If the acquirer moves the product line to a combined manufacturing location, it may be able to reduce transportation costs. Fixed overhead will be spread over more units produced at the combined factory.
But if it’s not managed well, production delays and startup problems could occur when manufacturing begins at the new location.
Due diligence documents inspection, warranties, communications, and analysis to investigate a potential acquisition candidate must be comprehensive and accurate. M&A transactions often don’t achieve the desired and projected synergies. Other significant problems may surface that aren’t detected through the due diligence process. That presents a risk to the acquirer that’s a backward integration pitfall.
If your company completes an M&A deal for backward integration, it owns the supplier’s company, product line, or service. And it has transferred the risk of reduced sales level in an economic downturn from the supplier to your business. You can no longer just reduce the size of your orders from that previously external vendor to respond to changing events.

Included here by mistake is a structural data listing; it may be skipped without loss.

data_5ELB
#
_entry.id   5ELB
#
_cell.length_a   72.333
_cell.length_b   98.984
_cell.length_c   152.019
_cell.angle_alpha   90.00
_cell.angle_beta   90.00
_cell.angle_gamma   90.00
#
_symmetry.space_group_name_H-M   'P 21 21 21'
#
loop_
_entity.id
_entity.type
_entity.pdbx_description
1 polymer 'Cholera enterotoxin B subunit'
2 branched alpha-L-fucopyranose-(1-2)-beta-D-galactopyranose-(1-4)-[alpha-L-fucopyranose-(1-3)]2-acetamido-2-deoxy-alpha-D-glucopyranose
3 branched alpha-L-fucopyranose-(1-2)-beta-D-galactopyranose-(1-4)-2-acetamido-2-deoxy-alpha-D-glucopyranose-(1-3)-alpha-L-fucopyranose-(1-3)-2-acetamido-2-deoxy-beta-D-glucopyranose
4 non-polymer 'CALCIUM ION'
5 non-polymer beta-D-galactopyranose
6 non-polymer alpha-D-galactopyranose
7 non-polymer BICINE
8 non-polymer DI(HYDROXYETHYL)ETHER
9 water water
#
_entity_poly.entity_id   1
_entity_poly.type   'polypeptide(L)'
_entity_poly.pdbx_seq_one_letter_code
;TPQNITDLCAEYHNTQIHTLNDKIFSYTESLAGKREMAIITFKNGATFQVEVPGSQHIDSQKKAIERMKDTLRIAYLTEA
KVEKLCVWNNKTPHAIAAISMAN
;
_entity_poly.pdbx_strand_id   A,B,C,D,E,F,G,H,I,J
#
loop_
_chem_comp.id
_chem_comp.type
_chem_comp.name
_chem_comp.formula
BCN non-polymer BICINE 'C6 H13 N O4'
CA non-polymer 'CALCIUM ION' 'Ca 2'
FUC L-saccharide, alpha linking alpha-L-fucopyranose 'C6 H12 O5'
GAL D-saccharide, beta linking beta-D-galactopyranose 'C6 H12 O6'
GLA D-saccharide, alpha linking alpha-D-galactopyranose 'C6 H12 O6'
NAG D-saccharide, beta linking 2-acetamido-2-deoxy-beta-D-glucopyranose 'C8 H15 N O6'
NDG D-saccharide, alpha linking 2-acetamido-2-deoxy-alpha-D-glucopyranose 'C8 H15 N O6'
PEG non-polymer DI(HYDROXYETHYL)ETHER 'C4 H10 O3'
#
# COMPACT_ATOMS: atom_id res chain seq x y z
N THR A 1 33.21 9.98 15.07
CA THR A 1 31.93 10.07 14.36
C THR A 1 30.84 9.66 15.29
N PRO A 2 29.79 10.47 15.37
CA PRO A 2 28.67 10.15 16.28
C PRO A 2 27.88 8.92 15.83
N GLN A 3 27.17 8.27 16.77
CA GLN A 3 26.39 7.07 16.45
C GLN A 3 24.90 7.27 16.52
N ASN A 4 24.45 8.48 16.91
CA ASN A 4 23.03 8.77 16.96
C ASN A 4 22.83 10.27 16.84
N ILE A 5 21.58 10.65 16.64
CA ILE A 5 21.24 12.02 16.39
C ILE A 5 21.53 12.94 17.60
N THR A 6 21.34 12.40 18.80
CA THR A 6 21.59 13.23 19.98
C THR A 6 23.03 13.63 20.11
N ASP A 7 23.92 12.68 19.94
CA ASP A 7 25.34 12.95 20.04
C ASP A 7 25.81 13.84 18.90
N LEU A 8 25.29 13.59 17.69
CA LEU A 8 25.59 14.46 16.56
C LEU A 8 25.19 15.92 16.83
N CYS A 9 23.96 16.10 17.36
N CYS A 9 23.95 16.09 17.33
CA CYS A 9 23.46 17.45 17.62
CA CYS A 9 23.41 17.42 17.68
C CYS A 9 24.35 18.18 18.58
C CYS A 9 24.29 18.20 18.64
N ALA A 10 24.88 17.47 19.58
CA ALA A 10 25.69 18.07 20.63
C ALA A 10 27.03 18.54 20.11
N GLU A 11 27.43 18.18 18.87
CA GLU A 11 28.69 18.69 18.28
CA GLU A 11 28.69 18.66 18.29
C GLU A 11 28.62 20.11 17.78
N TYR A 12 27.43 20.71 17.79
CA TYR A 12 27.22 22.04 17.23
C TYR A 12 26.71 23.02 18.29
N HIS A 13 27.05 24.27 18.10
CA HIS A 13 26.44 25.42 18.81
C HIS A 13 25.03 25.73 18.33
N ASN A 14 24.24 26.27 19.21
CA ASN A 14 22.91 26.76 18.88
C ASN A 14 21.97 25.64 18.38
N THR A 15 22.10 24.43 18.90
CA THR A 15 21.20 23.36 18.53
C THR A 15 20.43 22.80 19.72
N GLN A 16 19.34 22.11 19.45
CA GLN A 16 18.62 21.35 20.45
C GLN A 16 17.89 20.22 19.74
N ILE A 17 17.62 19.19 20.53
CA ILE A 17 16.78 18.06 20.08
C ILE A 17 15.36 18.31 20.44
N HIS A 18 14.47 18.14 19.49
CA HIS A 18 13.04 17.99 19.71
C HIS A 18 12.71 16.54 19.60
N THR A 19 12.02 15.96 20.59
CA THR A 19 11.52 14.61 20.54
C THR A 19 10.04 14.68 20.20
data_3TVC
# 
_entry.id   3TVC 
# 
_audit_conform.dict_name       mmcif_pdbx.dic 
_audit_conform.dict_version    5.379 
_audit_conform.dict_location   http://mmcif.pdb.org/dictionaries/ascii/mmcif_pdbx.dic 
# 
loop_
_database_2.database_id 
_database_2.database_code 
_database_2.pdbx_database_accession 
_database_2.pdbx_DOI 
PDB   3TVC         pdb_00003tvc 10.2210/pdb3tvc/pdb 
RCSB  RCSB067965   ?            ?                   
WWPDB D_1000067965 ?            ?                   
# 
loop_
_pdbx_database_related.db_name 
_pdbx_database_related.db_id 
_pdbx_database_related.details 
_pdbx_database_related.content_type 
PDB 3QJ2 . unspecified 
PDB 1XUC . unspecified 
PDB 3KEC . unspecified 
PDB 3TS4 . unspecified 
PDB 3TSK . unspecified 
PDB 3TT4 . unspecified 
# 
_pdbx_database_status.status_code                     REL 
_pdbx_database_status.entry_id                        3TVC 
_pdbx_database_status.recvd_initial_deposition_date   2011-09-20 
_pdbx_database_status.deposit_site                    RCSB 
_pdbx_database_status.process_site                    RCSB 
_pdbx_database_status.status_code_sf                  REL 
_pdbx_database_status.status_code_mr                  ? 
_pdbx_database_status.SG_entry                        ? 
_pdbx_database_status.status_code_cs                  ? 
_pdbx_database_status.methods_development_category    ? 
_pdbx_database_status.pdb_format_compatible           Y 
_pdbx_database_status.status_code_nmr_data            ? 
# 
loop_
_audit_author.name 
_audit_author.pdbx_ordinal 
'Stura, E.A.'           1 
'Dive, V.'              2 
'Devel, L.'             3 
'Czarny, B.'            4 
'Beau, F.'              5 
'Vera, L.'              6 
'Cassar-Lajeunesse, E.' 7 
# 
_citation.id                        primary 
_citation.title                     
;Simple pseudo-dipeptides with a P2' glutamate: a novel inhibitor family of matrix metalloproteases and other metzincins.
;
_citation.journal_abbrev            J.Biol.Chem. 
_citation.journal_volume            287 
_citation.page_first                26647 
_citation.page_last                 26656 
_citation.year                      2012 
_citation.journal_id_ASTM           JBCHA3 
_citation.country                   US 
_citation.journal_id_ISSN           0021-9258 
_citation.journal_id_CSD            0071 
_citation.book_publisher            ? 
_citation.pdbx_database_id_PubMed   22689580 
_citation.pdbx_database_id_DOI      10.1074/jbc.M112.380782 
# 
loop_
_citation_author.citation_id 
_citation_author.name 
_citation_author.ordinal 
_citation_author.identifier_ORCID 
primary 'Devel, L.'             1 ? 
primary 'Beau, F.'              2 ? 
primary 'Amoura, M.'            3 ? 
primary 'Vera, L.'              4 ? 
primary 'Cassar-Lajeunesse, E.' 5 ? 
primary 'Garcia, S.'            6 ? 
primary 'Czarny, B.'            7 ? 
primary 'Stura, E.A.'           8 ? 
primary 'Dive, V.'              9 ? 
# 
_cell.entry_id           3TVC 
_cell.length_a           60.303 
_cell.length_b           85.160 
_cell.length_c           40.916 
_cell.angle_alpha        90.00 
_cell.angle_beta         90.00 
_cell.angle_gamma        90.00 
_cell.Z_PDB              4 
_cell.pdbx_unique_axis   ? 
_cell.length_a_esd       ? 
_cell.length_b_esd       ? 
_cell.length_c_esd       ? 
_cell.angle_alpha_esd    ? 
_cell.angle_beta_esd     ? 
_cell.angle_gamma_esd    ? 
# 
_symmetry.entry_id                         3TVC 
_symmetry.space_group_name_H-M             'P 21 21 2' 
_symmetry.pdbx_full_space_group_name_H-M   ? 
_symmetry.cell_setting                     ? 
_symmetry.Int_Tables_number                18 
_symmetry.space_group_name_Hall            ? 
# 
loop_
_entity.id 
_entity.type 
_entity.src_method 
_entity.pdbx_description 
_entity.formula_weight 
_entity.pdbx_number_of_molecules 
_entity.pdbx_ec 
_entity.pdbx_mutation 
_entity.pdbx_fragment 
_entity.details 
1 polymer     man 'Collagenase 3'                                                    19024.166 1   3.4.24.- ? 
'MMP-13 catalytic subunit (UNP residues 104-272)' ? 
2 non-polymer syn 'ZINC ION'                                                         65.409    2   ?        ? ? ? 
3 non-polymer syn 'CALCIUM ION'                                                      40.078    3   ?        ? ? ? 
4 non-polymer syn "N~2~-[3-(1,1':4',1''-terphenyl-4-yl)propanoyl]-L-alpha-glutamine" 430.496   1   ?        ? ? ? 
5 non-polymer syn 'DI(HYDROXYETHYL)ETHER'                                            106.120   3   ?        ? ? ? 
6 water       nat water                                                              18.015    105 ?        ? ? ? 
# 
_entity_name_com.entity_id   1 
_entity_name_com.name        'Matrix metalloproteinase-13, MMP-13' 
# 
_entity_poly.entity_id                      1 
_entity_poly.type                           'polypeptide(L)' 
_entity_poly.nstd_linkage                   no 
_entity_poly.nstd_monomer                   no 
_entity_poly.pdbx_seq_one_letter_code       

What if a supplier’s technology or business that your company buys is superseded by new game-changing technology? Will you still be able to buy the new competitor to gain a competitive advantage? Or was the original investment so large that you’re not able to also buy the advanced supplier?
Importance of Backward Integration
Backward integration is an important part of the business model. It uses a vertical integration strategy to ensure your company has an adequate and timely supply of raw materials. Backward integration can improve control, efficiency, and quality of raw materials, reducing costs to increase profitability from finished goods sales.
This increased control in manufacturing results in better inventory availability for customer sales. It makes your company more stable with fewer operational disruptions from raw inventory delays. Backward integration is a strategy that all growing companies, including those planning on going public eventually, should consider.
Backward integration brings risks as well as rewards to a viable acquirer or merger partner. Adequate due diligence, a strong corporate culture, and effective M&A integration are keys to enhanced success in achieving the advantages of backward integration. AP automation software can help you manage your growing business and achieve better M&A systems integration.